Truth be told, I used to hate grafting. I hated the look of it. I thought it was kind of a perversion of a plant’s natural growth patterns. I think this feeling stemmed from seeing the ubiquitous moon cactus in just about every big-box store that sold plants. Grafting felt kind of like a fad. But that was all before I really delved into understanding the reasoning and discovering the value of grafting.
Many growers choose to graft for many number of reasons. One of the most common reasons is to expedite a plant’s growth and development. This is particularly helpful if you are working with a very slow growing cacti or if you’re interested in developing a certain cross. Grafting can push many plants to the flowering stage very quickly (sometimes too quickly, resulting in bloated forms – another story).
Another reason is that grafting can be very helpful when working with highly variegated plants (plants having inconsistent pigmentation and that may be inefficient at photosynthesis). This includes plants that have some degree of albinism. Some of these plants can grow on their own and with their own roots. Some are so deprived of pigmentation and thus chlorophyll, that they lack an ability to make their own food through photosynthesis. See the dreaded moon cactus (Gymnocalycium mihanovichii). This plant is a result of both a mutation and human intervention. This plant would not survive on its own without a root stock (allegedly – I’ve never tried). I have seen some Gymnocalyciums that are very close to full albino, but still have the ability to grow on their own roots. Go figure.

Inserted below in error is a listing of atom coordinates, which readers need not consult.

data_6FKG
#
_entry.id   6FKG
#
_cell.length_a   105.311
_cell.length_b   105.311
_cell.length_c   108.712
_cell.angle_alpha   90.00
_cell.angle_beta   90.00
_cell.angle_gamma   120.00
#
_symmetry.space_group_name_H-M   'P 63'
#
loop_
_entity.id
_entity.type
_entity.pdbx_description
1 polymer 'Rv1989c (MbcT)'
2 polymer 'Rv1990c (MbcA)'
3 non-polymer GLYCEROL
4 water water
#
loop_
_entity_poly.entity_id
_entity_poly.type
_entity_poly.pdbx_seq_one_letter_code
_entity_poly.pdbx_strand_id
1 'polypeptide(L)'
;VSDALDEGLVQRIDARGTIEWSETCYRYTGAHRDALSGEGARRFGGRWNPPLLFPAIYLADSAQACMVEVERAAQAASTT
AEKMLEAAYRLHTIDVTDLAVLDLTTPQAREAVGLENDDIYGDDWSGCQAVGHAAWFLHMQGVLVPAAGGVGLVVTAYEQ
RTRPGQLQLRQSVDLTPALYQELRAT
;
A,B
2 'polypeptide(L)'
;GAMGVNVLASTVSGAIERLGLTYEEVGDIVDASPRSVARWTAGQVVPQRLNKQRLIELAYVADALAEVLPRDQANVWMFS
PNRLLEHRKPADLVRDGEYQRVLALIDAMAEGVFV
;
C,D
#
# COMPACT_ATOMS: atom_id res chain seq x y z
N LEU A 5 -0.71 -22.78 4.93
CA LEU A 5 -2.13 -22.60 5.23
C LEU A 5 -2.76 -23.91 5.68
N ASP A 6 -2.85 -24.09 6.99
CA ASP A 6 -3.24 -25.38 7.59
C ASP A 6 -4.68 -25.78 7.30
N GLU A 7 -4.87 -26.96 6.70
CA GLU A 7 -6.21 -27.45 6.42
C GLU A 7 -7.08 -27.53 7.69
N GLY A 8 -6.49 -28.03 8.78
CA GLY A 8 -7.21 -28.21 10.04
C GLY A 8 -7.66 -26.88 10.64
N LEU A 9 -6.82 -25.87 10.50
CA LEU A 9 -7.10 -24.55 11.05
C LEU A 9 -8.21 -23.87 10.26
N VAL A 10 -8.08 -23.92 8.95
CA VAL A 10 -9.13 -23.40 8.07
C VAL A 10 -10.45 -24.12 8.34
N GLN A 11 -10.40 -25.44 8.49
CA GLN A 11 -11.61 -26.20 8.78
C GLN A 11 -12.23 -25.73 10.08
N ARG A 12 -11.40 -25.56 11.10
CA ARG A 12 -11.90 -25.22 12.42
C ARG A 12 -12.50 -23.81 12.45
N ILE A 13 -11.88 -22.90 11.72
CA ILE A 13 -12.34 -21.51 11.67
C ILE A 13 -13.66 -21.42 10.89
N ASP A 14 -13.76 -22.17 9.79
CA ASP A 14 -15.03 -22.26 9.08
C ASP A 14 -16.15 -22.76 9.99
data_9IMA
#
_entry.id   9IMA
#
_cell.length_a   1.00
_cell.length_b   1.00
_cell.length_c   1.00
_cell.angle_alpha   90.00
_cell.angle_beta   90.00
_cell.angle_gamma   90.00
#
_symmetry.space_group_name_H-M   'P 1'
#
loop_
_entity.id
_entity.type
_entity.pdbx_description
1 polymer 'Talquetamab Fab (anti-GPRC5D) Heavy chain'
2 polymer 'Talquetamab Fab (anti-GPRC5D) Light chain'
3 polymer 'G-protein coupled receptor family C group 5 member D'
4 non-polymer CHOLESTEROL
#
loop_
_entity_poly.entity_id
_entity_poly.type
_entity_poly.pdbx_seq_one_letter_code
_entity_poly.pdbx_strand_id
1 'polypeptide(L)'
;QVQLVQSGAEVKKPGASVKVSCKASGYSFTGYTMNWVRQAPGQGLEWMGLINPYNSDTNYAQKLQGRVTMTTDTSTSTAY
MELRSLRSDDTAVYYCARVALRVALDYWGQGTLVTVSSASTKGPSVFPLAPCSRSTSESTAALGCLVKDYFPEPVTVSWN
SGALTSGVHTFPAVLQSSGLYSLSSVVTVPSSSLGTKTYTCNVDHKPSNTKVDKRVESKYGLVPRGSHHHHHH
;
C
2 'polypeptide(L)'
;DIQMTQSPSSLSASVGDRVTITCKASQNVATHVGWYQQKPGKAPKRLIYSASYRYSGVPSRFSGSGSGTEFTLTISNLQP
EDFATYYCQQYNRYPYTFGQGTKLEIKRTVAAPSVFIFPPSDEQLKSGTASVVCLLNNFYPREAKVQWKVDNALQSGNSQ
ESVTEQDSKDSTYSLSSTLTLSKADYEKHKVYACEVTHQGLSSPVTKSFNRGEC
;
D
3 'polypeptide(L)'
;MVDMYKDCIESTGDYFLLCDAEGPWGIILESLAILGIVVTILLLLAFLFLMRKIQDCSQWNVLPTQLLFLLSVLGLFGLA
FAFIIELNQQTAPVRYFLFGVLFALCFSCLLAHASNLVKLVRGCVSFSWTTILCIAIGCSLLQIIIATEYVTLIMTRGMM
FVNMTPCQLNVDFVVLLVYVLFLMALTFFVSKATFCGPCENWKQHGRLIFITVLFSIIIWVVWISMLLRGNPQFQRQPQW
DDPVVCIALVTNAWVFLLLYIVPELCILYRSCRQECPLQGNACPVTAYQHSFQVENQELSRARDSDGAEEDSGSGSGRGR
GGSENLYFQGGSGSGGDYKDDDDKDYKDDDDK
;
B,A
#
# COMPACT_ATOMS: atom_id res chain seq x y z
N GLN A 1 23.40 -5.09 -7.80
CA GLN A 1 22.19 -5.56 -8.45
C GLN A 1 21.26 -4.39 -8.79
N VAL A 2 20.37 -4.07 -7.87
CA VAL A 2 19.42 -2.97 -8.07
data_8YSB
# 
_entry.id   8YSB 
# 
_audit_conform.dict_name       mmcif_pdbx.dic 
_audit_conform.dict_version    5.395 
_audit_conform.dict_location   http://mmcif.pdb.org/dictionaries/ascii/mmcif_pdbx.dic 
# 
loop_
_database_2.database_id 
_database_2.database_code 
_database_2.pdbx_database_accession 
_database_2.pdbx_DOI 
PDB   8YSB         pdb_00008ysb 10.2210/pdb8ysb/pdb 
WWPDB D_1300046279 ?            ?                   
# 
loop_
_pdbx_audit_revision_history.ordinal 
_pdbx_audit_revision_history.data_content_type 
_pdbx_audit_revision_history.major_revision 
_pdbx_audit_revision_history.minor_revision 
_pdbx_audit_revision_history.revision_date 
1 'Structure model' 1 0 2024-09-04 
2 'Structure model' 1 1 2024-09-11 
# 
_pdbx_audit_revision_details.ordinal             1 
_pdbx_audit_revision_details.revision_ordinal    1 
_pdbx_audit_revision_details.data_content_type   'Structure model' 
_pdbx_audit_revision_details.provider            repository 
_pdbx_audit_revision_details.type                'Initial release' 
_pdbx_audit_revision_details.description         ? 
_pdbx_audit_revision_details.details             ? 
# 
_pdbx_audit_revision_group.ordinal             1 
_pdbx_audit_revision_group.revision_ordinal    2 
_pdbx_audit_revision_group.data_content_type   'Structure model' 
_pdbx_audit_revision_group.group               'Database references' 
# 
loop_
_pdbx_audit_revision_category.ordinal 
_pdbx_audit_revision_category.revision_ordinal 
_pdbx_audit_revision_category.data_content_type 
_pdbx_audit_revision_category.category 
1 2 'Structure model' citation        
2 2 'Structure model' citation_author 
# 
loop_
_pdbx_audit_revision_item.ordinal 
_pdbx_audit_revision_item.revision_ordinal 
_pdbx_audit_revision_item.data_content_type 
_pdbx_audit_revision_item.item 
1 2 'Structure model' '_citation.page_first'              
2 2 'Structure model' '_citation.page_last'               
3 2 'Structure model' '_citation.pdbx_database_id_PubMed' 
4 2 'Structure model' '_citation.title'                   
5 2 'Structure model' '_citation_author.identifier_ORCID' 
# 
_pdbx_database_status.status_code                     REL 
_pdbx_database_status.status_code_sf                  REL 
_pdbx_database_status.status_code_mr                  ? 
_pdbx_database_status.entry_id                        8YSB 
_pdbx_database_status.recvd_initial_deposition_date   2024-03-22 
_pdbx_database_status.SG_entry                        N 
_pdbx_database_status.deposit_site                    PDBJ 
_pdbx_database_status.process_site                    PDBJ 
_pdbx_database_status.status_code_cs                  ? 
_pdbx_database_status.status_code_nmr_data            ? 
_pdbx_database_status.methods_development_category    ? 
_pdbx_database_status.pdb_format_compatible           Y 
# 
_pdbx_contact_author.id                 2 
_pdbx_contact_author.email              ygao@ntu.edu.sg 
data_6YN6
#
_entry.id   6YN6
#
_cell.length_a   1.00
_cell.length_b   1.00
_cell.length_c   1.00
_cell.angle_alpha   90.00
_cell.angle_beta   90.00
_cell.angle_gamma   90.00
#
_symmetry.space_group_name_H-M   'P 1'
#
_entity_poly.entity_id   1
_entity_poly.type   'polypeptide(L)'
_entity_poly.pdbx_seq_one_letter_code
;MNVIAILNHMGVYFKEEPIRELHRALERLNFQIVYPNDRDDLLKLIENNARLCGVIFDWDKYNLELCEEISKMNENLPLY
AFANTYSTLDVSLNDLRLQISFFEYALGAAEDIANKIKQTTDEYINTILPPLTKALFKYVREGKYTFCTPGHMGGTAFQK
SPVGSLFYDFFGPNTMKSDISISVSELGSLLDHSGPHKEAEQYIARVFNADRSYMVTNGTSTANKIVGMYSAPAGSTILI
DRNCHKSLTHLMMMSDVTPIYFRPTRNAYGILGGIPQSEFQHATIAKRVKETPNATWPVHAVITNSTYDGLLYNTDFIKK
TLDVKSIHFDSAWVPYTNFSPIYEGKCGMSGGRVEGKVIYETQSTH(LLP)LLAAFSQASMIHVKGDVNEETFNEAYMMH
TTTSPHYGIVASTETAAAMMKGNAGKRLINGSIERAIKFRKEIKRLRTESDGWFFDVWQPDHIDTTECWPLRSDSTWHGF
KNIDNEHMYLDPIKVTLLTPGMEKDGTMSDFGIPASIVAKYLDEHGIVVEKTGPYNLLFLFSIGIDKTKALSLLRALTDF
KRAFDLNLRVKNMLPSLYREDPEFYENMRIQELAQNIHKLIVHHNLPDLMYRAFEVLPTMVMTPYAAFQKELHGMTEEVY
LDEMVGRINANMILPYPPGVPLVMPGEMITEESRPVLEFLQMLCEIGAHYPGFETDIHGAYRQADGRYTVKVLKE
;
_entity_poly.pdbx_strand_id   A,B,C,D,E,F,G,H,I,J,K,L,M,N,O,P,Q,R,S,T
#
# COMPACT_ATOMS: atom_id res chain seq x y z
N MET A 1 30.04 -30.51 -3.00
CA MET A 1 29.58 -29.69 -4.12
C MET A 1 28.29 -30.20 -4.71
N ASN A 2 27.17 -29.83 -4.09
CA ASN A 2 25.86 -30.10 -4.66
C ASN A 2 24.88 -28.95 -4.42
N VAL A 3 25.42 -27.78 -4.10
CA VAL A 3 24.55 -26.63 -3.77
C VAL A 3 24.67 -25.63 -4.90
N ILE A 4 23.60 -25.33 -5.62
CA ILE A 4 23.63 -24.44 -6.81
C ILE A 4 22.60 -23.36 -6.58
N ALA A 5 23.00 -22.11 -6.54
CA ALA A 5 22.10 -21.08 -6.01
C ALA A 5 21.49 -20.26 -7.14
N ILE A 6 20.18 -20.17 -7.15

Also, grafting is just plain fun. You get to see changes a lot sooner than you would without grafting. I’ve forgotten about a new graft and come back a week to see that, in fact, the scion is noticeably bigger. Like actually bigger. That never happens with any of my other plants.
Remember that the scion and the rootstock must be in the same family, as well. Research your combination before you make any cuts (a few rootstock suggestions below)! Anyway, the point is that you physically join two separate species to form a grafted plant.
A couple of terms you’ll quickly run into when exploring grafting is first, the term scion. Scion doesn’t just refer to a brand of car — the word refers to the plant that becomes the “top” part of a graft and doesn’t have roots as they’re sliced away during the grafting process. Pups from larger plants make great scions as you will see in the tutorial. The stock refers to the bottom plant with roots that pumps nutrients into the scion. We are essentially using the stock for it’s ability to move nutrients into the scion quickly.
When you’re grafting, you’re trying to join the vascular cambia of both the scion and rootstock. Vascular cambia are a type of tissue forming vascular bundles. The formation of the bundles is a ring in dicots (see image), and scattered in monocots. In order for a graft to be successful, the vascular cambia of each plant must overlap in order to have a successful graft.
Below is a visual tutorial on grafting, using an Astrophytum myriostigma ‘Puff Bonnet’. It is not exhaustive, and it’s specific to cacti, but the process is basically universal.
A plant to graft (scion)
A plant to graft onto (root stock – some are better than others – common ones include Hylocereus, Myrtillocactus, Trichocereus, and Pereskiopsis)